Jesus said to his disciples:“I am the true vine, and my Father is the vine grower. He takes away every branch in me that does not bear fruit, and every one that does he prunes so that it bears more fruit. You are already pruned because of the word that I spoke to you.
Remain in me, as I remain in you. Just as a branch cannot bear fruit on its own unless it remains on the vine, so neither can you unless you remain in me.
I am the vine, you are the branches. Whoever remains in me and I in him will bear much fruit, because without me you can do nothing. Anyone who does not remain in me will be thrown out like a branch and wither; people will gather them and throw them into a fire and they will be burned.
If you remain in me and my words remain in you, ask for whatever you want and it will be done for you. By this is my Father glorified, that you bear much fruit and become my disciples.”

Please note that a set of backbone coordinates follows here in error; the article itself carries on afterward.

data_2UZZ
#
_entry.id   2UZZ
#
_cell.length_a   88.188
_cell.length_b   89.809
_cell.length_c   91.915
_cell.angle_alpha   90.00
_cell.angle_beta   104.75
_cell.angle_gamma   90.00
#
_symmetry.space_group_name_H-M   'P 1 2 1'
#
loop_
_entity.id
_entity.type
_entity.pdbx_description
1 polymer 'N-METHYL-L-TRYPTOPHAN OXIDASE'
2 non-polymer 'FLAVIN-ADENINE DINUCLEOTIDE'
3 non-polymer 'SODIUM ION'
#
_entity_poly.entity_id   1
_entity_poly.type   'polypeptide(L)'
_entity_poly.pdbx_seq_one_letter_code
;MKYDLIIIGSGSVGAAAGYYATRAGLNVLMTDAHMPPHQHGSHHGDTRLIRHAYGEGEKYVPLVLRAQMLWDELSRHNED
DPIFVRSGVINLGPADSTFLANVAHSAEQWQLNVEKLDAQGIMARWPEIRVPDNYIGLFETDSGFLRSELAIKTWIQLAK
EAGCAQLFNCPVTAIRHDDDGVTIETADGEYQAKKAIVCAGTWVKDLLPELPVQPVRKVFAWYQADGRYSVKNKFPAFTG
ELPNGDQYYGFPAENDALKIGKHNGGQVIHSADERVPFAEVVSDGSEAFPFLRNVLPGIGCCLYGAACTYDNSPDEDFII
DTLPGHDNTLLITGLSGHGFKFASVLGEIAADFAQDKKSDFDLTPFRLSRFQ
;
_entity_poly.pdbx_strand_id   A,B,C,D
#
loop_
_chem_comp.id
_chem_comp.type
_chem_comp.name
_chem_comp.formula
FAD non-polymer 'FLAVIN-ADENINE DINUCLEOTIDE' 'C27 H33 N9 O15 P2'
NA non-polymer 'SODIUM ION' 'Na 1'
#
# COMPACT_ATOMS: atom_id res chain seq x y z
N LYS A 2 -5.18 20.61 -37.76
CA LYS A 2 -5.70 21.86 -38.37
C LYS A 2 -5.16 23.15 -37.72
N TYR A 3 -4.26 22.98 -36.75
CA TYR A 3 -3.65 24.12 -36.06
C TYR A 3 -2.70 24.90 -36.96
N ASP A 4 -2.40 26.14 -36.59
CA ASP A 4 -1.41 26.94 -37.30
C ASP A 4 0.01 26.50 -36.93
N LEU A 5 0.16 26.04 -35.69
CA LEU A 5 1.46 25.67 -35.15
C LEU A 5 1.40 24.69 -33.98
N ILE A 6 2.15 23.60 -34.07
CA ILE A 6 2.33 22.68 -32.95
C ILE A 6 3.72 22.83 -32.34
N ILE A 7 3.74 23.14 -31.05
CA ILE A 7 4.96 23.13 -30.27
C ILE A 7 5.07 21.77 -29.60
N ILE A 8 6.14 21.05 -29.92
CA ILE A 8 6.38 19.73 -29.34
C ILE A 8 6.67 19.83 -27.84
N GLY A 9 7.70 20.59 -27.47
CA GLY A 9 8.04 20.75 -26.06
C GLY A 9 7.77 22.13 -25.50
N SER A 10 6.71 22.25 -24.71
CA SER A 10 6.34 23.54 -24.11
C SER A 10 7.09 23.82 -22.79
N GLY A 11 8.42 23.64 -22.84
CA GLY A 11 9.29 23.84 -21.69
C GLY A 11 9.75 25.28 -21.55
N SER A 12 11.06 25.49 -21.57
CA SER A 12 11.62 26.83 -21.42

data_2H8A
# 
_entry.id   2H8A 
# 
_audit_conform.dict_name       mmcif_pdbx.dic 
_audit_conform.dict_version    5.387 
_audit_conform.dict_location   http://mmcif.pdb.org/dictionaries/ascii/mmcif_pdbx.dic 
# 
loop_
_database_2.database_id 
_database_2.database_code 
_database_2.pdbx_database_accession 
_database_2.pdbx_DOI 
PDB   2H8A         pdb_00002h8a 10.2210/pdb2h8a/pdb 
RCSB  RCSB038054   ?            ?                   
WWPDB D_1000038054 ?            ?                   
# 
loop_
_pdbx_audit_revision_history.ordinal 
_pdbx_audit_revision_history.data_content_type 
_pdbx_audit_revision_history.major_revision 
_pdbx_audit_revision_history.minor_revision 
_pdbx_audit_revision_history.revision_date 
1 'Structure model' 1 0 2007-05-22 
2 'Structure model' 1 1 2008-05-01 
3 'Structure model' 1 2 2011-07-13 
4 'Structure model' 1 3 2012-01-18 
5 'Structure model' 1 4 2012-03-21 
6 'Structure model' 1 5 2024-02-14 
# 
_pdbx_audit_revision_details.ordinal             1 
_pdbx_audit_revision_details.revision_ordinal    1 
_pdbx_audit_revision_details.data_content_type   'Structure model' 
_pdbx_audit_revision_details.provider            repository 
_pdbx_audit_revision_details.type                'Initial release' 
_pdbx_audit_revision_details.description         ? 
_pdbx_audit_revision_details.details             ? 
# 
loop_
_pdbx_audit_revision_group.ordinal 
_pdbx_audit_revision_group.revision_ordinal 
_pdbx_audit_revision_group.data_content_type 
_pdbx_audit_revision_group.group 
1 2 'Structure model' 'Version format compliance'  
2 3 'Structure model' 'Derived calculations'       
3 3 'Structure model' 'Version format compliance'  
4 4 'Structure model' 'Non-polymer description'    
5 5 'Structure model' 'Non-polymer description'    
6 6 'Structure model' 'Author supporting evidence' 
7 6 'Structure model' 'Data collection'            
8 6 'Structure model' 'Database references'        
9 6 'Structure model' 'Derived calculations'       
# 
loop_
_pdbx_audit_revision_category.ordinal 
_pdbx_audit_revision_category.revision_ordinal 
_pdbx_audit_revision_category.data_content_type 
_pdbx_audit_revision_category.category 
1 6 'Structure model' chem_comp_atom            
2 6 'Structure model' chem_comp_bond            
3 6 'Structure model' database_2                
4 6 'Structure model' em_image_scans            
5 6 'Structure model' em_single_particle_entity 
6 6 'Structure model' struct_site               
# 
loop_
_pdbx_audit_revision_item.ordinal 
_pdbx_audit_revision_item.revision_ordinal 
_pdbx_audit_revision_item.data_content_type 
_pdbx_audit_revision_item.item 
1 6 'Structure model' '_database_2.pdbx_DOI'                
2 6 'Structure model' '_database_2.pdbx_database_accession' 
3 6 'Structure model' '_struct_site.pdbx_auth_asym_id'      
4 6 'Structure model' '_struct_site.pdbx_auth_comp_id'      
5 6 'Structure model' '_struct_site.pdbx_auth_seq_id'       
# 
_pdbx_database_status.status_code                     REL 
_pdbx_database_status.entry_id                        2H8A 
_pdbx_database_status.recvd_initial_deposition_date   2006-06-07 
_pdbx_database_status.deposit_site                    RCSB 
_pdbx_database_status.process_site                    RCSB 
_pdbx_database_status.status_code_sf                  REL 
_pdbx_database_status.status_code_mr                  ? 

Though the New American Bible uses the common word “remain,” the New Revised Standard Version uses the word “abide” which suggests a personal communion with our Lord. To abide tells us that we must be deeply rooted, connected, grafted to the source of our existence. But how do we do this? Do we just sit in our room and say, “Jesus, come into my life” and let whatever concepts of Jesus be our defining doctrine? That would be dangerous because that would imply that we are masters of our own understanding and of a 2,000 year old Tradition.
The way in which we stay grafted into his life is through prayer and communion. Where is prayer and communion found? Where it breathes perfectly: His Church and in the celebration of the Eucharist and the sacraments.
Through such a connection we echo the words of the psalmist, “I will praise you Lord in the assembly of your people” (Psalm 22). We cannot live separated from our Lord because there is no existence apart from him.